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Hitting The Rhythm Stick

Bassekou Kouyate
Photo: Judith Burrows
The ngoni is the overlooked treasure of West African musical instruments. While the kora and balafon take centre stage and the calabash, djembe and assorted other percussion instruments crack and swing to sexy effect, the simple three-to-five stringed guitar/lute just strums along, which is surely why Bassekou Kouyate has yet to become a familiar name even to those with an interest in African music. God knows, he’s played with enough members of Mali’s musical aristocracy: Toumani Diabate, Kasse Mady, Ali Farka Toure and most recently Ali’s son Vieux, to name but a few. But up until now he’s been something of a background figure, providing excellent accompaniment but never really getting his chance in the spotlight. All of this looks set to change though, thanks to Segu Blue, Bassekou’s first album as leader, released by Germany’s Out Here Records, a label previously best known for its compilations of African dance music.

Recorded in Bamako’s Studio Bogolan by producer Lucy Duran (see fR285) and mixed in London by World Circuit’s favourite engineer Jerry Boys, the album celebrates the music of the Bamana people of central Mali, who perform an earthier, bluesier style than the more prominent Maninka music made famous by Salif Keita, Toumani and the rest. Bassekou is a Bamana himself and songs from the pre-colonial era of the Bamana Empire feature prominently. But this is no straightforward history lesson, the album introduces Bassekou’s new four-piece group Ngoni Ba, a ground-breaking ensemble made up entirely of ngonis of various tones and sizes. Roots innovation at its finest then and you can tell that this is a serious world music release before you even play it, as it’s packaged in one of those World Circuit/Buena Vista-style cardboard outer sleeves.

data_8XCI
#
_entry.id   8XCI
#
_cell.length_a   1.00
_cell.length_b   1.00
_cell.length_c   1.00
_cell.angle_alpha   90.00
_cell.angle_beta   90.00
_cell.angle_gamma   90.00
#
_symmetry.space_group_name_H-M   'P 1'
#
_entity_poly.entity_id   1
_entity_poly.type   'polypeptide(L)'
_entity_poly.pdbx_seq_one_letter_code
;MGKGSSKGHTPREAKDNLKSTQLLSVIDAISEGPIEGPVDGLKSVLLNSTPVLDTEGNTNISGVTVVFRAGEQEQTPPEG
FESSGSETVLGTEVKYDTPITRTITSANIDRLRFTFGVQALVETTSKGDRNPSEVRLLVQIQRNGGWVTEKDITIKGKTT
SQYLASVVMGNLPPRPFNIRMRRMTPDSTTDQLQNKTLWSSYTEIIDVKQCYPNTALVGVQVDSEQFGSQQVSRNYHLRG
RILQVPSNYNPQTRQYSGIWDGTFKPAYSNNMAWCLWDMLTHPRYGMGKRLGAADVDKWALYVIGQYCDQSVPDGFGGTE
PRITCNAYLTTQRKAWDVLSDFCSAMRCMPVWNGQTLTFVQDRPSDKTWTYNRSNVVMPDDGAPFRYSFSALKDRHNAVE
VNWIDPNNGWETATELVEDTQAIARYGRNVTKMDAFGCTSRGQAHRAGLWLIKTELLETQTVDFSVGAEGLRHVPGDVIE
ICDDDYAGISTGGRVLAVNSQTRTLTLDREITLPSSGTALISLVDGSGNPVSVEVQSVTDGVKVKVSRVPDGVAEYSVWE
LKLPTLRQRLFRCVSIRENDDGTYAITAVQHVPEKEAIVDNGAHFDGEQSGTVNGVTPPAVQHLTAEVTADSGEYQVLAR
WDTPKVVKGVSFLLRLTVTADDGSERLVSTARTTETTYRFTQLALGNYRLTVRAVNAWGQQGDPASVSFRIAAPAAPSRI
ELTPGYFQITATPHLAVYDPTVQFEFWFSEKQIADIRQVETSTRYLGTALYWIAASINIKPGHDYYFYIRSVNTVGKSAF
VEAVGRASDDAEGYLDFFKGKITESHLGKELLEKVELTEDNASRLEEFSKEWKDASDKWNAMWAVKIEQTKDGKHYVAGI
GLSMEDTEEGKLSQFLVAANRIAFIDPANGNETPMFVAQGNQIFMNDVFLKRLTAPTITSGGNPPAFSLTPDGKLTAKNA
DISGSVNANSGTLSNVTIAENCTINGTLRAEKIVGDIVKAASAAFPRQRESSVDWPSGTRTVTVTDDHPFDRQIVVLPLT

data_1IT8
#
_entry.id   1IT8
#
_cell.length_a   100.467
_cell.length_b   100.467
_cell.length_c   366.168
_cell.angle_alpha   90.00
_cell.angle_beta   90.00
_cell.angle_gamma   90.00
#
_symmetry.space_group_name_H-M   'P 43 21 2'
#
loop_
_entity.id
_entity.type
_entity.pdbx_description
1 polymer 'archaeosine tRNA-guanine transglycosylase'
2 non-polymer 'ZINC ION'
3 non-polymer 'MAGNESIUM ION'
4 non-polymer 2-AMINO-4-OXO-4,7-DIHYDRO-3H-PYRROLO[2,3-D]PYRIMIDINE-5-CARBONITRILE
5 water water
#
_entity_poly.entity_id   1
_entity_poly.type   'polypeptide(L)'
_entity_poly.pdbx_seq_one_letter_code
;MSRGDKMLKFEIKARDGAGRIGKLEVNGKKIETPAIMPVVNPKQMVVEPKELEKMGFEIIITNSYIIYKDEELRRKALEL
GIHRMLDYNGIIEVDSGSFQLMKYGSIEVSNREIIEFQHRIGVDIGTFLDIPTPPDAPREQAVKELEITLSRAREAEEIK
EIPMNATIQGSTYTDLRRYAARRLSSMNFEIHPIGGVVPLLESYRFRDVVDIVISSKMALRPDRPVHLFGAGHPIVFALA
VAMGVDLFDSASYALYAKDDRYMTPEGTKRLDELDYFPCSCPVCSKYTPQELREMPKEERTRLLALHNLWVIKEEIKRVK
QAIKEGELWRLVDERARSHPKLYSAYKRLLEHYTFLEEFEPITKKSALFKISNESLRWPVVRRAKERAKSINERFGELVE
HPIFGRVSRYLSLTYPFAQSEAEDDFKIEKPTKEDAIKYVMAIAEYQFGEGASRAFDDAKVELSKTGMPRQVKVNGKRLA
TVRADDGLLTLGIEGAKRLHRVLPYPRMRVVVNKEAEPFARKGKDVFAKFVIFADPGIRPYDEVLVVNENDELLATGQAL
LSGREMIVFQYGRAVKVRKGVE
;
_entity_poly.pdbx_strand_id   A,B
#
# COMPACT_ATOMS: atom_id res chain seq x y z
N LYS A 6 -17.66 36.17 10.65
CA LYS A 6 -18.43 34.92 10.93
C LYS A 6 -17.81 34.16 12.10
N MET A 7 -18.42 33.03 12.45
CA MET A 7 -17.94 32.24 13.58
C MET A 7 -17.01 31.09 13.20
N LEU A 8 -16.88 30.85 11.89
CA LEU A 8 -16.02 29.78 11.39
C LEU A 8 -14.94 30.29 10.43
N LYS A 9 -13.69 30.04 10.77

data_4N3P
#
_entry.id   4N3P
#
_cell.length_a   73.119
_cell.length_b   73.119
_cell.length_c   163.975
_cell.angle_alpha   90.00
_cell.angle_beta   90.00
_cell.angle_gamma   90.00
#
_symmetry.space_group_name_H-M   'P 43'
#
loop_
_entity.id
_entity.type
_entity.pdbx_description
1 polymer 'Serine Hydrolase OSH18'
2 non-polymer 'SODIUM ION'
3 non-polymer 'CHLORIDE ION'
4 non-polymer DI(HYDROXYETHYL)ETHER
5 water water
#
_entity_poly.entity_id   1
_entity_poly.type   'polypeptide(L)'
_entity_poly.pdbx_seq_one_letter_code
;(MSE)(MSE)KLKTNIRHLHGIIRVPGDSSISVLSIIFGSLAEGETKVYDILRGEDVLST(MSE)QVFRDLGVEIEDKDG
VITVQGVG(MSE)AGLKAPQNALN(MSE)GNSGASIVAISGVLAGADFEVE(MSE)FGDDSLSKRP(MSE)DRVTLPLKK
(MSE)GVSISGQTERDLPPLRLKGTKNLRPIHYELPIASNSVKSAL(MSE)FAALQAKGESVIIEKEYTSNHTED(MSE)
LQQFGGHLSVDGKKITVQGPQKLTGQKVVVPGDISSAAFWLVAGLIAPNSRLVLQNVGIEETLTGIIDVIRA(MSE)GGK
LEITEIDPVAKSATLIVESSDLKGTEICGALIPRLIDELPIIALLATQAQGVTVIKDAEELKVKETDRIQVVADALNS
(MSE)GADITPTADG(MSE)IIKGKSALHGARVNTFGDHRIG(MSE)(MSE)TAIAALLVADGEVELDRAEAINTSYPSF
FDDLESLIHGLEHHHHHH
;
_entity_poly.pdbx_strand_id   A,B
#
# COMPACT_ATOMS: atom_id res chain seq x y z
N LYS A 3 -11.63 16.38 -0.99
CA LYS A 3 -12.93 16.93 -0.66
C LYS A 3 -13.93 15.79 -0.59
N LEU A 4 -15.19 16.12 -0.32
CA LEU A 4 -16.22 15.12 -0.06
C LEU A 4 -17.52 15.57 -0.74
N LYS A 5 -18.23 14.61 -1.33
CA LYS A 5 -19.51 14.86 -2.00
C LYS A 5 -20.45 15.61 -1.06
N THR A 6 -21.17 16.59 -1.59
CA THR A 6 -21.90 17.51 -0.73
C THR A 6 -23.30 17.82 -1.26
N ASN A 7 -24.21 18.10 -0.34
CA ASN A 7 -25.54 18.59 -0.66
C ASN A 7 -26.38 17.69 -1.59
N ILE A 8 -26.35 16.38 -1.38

Sadly my Travelcard won’t take me as far as the dusty streets of Bamako and so I meet with Bassekou, along with Out Here label boss Jay Rutledge, in a swanky bar on the top floor of a hotel next to Broadcasting House in central London. An incongruous place to find a rising star of African music, you might think. But, in fact, there are two of them: Sudanese rapper Emmanuel Jal is holding court at a nearby table; Bassekou sits calm and quiet next to the window. Bassekou has the air of gentle self-assurance that seems to come naturally with membership of the griot musician caste. He’s also a bit of a yarn spinner, as I discover once Lucy Duran rolls in a few minutes later to interpret and interrupt in about equal measures. Given her pivotal role in putting the album together, her interruptions are always very welcome. This was never going to be a simple ‘tell us about the new album’ kind of interview. Instead, Bassekou and Lucy provide me with a mix of musical, cultural and family history (which are all closely linked in Malian society anyway), stretching back to a meeting with a water spirit in the 10th century!

“The ngoni is very, very important within Malian society,” Bassekou tells me. “It is the first instrument of the griots, so ultimately the ngoni is the source of all griot melodies. If there’s something that you are unable to express in words, you can always express it through the ngoni. It’s the instrument that best solves any potential arguments, battles or fights. If you’re in a huge argument with someone, you call the griot with the ngoni and as soon as the ngoni plays, people know that it’s there to calm things down. There are even specific pieces of music for this. One is a piece called Kanjo which, if you play it on the ngoni, diffuses any potential fights. Also, you cannot do any of the life cycle ceremonies (births, circumcisions, weddings and funerals) without the ngoni. You can do them without the other instruments, but you must have the ngoni. It functions like the other griot instruments, but because it is the oldest, it has the most prestige and is the most effective. In the pre-colonial days, the king would always call on the ngoni player to settle rifts and to make announcements.”


fRom fRoots 287, May 2007

 

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